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Effects of immunopharmacological compounds in the Lyme arthritis model using normal and SCID mice.

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The murine
Lyme borreliosis causes a special type of arthritis whose development appears to be controlled by a functioning immune system. Immunocompetent C3H and severe combined immunodeficient (SCID) mice were infected with Borrelia burgdorferi (strain SH-2-82) to induce experimental
Lyme disease. Expression of clinical symptoms was mild to very moderate in the C3H but more rapidly developing and severe in the SCID mouse. Various pharmacological compounds, such as anti-inflammatory and immunosuppressive drugs, monoclonal antibodies and other miscellaneous agents, were investigated for profiling their effects in this model in both mouse strains. Several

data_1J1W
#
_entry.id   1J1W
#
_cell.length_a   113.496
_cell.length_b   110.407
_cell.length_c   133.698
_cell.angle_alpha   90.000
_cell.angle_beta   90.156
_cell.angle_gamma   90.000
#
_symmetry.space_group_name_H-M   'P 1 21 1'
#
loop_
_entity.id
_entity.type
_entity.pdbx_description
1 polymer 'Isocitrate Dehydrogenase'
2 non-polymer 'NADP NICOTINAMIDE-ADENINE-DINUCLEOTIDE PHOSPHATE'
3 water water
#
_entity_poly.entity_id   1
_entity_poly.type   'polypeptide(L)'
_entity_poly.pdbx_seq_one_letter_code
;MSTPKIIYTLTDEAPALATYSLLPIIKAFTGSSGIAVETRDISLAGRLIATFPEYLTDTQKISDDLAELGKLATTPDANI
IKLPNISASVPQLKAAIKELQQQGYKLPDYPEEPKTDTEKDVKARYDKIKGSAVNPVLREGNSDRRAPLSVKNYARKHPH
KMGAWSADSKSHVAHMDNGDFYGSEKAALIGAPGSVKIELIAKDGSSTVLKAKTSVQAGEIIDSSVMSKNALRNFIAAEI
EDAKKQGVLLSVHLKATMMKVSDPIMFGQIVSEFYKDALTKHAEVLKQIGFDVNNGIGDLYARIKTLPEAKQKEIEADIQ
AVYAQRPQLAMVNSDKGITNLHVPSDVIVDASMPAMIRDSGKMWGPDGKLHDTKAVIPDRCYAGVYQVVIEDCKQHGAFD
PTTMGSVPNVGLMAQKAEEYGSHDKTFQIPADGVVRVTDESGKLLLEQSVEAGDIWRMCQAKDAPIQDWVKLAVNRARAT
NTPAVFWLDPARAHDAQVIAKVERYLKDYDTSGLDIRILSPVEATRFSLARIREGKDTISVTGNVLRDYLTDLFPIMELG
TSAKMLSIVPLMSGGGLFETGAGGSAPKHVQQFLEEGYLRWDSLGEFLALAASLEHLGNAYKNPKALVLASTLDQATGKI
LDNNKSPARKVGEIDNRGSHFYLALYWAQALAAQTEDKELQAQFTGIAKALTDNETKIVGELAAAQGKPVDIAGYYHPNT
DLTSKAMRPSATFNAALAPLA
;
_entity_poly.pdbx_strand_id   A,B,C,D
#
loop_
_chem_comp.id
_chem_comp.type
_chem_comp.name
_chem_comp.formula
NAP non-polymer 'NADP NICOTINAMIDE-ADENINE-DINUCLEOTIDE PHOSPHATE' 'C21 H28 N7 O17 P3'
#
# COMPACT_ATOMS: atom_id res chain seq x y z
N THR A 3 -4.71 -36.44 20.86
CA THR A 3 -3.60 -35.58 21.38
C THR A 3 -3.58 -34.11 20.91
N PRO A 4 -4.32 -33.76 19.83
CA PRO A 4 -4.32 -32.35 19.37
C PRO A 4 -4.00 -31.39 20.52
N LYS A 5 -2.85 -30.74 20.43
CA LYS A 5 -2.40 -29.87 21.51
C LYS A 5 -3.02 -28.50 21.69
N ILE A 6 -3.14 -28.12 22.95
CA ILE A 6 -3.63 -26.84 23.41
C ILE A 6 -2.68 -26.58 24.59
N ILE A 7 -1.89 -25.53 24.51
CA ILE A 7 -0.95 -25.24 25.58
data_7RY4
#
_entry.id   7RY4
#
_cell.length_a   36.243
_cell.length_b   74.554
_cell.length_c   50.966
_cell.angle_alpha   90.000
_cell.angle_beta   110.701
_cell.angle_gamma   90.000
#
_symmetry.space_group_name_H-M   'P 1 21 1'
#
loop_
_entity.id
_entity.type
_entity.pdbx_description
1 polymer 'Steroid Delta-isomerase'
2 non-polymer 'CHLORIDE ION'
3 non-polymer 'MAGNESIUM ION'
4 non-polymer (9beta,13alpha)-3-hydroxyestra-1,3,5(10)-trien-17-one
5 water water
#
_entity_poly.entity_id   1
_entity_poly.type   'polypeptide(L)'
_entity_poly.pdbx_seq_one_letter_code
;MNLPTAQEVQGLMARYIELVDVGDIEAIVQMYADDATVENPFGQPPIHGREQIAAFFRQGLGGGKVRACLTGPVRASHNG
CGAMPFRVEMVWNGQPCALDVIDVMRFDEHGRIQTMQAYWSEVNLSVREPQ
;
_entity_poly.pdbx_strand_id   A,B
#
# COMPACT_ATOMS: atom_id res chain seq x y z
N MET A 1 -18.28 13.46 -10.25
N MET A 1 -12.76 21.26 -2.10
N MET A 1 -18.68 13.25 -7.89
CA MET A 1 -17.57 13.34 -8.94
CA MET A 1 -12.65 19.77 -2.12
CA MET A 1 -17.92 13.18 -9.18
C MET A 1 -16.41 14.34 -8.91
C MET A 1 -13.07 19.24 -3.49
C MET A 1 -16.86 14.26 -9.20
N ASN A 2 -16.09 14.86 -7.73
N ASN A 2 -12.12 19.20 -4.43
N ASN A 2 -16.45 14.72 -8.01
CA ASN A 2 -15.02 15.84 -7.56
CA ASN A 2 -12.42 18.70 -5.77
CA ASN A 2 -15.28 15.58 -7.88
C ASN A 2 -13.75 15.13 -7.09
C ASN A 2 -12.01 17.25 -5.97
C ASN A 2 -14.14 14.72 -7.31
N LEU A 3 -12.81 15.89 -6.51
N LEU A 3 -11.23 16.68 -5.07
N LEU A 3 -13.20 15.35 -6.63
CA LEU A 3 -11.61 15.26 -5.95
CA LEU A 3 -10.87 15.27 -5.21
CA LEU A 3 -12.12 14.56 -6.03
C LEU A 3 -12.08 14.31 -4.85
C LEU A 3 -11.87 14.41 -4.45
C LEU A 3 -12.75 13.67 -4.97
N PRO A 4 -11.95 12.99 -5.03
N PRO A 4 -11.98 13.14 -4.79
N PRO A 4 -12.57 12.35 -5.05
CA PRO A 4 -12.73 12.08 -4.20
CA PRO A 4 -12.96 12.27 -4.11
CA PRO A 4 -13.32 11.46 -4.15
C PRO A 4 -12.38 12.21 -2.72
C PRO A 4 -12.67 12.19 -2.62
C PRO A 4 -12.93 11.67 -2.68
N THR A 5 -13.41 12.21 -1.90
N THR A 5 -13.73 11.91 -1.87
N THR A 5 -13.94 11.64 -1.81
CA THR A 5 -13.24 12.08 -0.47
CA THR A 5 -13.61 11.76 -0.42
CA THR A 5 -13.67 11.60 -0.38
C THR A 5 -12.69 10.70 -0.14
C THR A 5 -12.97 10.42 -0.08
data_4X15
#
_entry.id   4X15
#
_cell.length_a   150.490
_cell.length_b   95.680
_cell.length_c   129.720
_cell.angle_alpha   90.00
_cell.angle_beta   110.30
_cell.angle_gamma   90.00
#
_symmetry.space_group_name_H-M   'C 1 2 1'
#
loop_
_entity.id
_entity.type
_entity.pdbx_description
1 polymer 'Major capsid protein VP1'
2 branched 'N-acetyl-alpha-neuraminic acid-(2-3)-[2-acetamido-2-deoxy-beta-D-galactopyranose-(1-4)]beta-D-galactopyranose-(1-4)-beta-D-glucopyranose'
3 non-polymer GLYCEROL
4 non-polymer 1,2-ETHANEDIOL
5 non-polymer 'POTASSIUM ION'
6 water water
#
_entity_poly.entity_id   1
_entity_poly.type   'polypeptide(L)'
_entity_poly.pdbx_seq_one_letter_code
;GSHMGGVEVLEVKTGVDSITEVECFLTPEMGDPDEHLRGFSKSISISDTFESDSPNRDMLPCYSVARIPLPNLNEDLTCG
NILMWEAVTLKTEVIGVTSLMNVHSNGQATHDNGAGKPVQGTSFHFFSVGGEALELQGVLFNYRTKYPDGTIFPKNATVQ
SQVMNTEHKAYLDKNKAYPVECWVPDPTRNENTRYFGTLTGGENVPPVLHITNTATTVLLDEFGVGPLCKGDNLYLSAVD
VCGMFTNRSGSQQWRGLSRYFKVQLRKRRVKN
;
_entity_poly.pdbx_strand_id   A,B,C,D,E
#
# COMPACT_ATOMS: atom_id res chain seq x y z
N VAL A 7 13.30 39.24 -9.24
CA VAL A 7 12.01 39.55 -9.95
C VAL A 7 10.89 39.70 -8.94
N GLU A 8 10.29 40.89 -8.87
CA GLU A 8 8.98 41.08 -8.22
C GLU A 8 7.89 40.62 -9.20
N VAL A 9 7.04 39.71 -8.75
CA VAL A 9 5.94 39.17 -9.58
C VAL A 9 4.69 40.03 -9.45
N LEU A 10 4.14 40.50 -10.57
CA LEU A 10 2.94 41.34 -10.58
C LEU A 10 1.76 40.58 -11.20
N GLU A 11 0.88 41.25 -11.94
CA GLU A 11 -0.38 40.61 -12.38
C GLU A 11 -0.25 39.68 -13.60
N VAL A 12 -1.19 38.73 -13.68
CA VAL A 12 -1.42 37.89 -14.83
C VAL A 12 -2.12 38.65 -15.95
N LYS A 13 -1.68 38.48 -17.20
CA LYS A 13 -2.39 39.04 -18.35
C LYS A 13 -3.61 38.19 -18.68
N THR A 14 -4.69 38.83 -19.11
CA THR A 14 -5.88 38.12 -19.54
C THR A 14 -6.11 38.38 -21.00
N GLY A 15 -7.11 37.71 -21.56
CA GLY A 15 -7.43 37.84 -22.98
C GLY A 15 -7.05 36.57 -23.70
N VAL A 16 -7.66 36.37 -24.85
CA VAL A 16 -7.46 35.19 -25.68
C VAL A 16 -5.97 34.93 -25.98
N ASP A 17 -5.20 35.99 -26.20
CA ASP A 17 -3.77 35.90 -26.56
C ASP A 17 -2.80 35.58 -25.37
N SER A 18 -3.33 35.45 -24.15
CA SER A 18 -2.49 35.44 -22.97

disease parameters were assessed, in particular paw swelling. The use of these various compounds provided further evidence that experimental borreliosis in mice represents a special type of arthritis which has no autoimmune basis and which requires productive infection with Borrelia burgdorferi. In addition, when comparing these results with those obtained in other mainly immune driven arthritis models commonly used in inflammation research, it is concluded that this arthritis model is not suitable for the therapeutic assessment of antiinflammatory agents.

Int J Immunopharmacol. 1998 Apr-May;20(4-5):213-30.

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